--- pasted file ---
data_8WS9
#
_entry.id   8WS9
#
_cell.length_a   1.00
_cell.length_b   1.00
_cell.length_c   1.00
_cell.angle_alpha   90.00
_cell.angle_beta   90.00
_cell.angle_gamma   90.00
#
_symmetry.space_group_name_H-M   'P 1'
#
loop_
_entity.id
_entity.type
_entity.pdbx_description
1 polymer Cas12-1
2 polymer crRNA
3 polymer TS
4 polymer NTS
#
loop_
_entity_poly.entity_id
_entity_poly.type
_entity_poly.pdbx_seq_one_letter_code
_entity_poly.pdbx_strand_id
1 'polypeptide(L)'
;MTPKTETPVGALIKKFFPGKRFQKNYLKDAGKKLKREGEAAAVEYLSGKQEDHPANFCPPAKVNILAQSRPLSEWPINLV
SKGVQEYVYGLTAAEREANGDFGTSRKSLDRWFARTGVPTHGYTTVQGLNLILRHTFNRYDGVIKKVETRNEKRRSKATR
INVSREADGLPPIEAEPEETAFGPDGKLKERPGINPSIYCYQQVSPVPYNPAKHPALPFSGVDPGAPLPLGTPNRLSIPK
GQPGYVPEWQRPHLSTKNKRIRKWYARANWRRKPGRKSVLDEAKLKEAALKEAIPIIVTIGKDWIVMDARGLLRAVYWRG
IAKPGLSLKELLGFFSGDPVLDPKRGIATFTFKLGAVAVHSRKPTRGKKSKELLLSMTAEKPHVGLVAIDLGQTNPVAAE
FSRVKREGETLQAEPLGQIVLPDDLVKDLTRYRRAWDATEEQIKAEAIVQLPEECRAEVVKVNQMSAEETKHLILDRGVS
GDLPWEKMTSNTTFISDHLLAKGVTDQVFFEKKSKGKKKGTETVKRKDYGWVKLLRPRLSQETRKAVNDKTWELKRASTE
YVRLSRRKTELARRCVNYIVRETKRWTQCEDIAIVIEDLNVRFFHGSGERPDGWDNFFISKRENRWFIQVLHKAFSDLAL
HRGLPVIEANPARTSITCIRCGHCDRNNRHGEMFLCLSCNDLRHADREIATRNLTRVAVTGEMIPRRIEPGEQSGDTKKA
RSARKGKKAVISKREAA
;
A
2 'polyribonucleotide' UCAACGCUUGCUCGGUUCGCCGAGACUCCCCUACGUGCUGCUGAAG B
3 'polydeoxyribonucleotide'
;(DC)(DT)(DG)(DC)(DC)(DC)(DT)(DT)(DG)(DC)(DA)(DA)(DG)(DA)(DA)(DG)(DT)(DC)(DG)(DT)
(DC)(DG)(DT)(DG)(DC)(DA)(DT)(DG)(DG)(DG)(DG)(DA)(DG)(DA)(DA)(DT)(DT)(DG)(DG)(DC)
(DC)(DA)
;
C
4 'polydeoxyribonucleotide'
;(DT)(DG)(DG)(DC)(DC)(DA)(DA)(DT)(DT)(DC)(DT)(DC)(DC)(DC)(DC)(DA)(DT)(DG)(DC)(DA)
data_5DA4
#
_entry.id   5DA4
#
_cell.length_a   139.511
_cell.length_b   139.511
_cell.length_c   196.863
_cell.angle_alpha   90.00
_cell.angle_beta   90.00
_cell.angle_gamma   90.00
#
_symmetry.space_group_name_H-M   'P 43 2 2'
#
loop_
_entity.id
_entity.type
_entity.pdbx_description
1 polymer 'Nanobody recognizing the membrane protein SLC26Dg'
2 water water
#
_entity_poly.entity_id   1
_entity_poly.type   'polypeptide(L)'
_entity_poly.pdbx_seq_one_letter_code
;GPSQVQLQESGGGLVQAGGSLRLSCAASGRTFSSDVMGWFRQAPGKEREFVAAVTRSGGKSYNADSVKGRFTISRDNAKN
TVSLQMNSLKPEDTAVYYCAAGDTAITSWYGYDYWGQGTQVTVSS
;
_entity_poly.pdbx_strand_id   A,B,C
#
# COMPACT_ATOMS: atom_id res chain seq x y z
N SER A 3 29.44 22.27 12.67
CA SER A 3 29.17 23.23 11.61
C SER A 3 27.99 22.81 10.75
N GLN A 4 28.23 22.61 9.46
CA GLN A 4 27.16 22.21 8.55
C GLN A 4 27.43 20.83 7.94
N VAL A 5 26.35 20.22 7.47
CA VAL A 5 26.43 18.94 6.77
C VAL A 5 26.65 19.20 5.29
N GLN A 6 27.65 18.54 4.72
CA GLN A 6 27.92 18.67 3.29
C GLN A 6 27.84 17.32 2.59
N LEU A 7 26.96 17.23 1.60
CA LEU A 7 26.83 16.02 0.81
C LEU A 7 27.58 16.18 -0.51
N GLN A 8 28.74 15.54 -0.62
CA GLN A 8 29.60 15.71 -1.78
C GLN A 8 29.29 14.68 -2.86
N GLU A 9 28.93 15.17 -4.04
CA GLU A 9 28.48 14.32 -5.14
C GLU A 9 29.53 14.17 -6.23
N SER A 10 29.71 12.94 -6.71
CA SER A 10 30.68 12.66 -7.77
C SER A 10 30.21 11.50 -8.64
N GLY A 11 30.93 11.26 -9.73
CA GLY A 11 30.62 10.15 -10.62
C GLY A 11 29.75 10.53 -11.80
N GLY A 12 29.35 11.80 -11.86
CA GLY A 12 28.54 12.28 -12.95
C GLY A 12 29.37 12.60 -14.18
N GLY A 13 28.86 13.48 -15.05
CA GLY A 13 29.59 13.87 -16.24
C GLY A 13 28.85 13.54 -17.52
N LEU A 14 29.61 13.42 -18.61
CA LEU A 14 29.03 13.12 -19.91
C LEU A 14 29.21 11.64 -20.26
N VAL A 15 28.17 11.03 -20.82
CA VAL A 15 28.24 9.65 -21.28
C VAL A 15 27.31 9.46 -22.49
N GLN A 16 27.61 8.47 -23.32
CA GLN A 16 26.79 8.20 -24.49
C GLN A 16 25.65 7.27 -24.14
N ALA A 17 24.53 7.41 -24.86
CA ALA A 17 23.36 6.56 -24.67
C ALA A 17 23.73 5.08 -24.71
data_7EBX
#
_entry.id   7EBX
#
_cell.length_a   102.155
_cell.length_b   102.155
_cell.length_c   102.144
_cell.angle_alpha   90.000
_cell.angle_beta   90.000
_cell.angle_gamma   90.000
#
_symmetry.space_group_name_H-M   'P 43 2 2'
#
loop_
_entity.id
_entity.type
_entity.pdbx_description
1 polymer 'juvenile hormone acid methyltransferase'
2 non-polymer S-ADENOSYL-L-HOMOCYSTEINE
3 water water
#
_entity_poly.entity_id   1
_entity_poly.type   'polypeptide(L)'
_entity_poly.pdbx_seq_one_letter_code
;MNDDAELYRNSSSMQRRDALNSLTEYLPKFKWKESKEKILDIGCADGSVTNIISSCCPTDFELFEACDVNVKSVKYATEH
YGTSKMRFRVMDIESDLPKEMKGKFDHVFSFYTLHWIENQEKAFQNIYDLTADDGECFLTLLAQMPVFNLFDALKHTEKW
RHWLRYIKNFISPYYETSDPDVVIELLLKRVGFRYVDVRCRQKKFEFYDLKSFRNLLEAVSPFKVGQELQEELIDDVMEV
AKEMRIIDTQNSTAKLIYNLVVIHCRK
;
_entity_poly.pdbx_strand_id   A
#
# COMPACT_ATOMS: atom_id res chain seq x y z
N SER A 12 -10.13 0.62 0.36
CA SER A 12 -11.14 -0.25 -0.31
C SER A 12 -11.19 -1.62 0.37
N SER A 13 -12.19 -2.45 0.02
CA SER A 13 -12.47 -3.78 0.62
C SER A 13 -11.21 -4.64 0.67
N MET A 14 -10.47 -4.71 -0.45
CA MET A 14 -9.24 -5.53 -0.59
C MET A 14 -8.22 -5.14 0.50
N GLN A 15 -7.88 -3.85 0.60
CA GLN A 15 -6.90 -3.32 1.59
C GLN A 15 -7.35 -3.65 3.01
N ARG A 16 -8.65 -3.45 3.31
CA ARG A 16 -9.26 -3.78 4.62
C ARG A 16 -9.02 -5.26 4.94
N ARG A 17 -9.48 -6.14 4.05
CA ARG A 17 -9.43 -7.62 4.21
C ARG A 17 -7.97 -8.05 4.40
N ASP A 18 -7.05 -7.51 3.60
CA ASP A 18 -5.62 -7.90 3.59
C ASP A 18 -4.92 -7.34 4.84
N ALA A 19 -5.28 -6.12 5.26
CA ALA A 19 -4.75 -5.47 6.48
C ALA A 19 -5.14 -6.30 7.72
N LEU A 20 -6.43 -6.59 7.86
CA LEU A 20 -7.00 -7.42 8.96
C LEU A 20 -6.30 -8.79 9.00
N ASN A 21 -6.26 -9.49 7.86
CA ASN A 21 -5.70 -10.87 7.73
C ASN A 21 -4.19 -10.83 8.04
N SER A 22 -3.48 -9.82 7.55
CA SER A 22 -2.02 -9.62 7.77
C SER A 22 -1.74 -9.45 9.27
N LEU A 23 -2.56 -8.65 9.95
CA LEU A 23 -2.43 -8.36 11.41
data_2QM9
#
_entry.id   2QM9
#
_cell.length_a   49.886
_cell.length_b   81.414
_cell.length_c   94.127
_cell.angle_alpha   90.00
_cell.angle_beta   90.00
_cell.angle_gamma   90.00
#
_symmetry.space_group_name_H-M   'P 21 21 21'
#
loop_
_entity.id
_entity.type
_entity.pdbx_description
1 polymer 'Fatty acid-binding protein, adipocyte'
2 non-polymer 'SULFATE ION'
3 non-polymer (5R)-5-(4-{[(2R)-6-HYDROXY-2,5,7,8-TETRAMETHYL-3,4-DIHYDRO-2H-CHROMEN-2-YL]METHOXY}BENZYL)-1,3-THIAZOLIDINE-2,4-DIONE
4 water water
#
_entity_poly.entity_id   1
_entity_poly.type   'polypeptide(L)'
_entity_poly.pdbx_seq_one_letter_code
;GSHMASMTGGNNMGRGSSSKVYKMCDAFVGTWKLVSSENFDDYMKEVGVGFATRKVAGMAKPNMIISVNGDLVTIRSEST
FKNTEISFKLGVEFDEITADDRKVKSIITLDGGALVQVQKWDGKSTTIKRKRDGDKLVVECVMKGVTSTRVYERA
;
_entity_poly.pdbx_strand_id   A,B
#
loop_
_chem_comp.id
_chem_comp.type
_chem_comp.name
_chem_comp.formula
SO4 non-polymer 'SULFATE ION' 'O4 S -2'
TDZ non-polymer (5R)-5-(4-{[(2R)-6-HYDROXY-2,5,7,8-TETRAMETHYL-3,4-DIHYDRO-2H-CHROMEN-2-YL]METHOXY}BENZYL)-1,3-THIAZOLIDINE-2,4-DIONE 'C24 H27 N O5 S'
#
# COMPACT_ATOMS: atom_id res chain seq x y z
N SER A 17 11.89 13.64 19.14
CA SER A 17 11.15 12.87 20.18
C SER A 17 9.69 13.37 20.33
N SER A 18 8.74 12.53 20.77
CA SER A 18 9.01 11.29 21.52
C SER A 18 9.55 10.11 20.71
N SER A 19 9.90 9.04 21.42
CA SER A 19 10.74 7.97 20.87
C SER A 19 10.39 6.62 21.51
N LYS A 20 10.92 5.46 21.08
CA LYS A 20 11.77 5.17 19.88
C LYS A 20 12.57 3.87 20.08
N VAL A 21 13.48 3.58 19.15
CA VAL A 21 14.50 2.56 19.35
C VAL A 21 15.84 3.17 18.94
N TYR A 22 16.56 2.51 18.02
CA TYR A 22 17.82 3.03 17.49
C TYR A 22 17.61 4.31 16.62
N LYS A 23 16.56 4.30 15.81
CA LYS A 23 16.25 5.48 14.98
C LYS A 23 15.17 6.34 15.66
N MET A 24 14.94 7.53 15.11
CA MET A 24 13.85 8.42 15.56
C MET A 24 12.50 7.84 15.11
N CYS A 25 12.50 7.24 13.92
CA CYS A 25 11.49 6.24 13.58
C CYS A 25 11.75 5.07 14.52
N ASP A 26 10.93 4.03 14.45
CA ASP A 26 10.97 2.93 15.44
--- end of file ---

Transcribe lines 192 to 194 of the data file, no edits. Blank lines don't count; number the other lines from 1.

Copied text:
#
_entry.id   2QM9
#